Last week the town prepared another five requests from Doyle, Poore said.
The town now has refined its system and protocol to handle FOAA requests, leaving Poore with hundreds of cascading folders in his email to help organize the onslaught of requests.
With this system, Poore said he probably now spends about two hours a week on Doyle’s messages.
FOAA requests aside, Doyle’s emails to the town and School Department range from promotions for his website to questions about traffic, the Police Department and spats with various people in government and elsewhere.
The emails are often riddled with insults aimed at town employees and elected officials.
In a May 1 message, which begins with “I have never been a screaming voice ever” he asks School Board member Chris Murry Jr., if “it is possible for him to be a bigger idiot.”
“It’s buffoons like you that make people angry about how inept the School Board is and it behaves in a pompous and ridiculous manner,” he wrote. “You have been, and continue to be, a man child that took up space at the table and was inconsequential in all matters. You should really be quiet and have people think you’re an idiot, rather than speak and confirm it.”
He advised Murry, who is leaving the board this year, to “move on to the next asinine part of his life.”
Doyle said in an interview last week that he and Murry have had a tumultuous history. He said the email was in response to Murry allegedly saying he was a “screaming voice” at meetings and was an attempt “to diminish my run for office.”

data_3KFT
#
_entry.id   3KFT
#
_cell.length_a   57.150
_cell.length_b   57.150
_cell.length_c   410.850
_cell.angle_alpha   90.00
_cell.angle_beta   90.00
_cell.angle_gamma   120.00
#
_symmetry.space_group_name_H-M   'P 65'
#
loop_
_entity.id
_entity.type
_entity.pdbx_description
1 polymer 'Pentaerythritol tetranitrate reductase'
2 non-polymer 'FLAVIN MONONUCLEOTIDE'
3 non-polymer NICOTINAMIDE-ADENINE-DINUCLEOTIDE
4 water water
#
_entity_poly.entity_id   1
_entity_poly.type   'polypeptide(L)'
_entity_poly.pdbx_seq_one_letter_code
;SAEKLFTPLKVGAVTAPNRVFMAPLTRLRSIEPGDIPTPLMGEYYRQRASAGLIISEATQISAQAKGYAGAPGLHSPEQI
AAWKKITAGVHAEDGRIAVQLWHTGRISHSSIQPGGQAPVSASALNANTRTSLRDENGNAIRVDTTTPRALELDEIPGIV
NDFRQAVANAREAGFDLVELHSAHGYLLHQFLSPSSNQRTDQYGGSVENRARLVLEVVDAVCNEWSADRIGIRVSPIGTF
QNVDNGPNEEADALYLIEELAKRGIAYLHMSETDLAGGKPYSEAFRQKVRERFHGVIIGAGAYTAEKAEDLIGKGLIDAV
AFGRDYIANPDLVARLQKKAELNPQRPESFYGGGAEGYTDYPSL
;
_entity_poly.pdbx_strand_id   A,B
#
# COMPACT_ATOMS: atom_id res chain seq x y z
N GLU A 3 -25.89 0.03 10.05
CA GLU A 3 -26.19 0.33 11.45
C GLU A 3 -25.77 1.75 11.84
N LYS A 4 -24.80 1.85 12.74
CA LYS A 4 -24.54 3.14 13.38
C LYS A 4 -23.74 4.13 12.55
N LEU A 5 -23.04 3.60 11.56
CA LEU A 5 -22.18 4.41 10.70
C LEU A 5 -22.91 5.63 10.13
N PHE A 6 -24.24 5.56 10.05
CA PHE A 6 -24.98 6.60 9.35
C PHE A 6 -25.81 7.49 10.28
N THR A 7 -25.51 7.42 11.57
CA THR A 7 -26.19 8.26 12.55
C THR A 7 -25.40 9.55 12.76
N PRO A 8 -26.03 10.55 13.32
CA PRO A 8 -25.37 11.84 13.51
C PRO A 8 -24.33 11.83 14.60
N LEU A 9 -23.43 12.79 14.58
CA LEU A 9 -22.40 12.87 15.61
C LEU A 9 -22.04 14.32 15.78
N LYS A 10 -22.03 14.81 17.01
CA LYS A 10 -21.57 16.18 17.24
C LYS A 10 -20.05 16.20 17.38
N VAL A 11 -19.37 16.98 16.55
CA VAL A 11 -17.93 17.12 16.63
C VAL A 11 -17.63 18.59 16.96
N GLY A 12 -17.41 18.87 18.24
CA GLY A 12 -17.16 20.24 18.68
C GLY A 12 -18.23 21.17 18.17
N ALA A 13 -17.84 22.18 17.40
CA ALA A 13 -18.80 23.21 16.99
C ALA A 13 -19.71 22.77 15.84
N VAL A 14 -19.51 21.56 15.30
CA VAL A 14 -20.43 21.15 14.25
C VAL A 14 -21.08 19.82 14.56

And while this is only one email, many of Doyle’s emails contain similar abuse and insults. He said it just comes down to being honest.
“My point is that I’m a very straight-forward guy, and if you’re doing something I think is incredibly stupid I’m going to say so,” he said.
In recent months, Doyle has taken his interest in town government to another level.
Doyle explained in an almost incomprehensible March 29 message that he is going to begin documenting what state and town workers “are doing outside the office.”
“I don’t care if you’re having sex with a co-worker unless you think because you’re getting away with that you can also screw me,” he wrote, noting that he has already profiled a communications contractor for the Maine Department of Transportation who lives in Kennebunkport. “I think I’m going to profile all employees that live outside of Falmouth. Who wants to go first …?”
Doyle said that he’s looking for town employees to be doing something illegal outside the office and that his profiling of them is just to make sure tax money is being spent responsibly.
“I have no animosity to anybody in town management, I actually like them,” he said. “It’s just how they manage our tax dollars.”
— Will Graff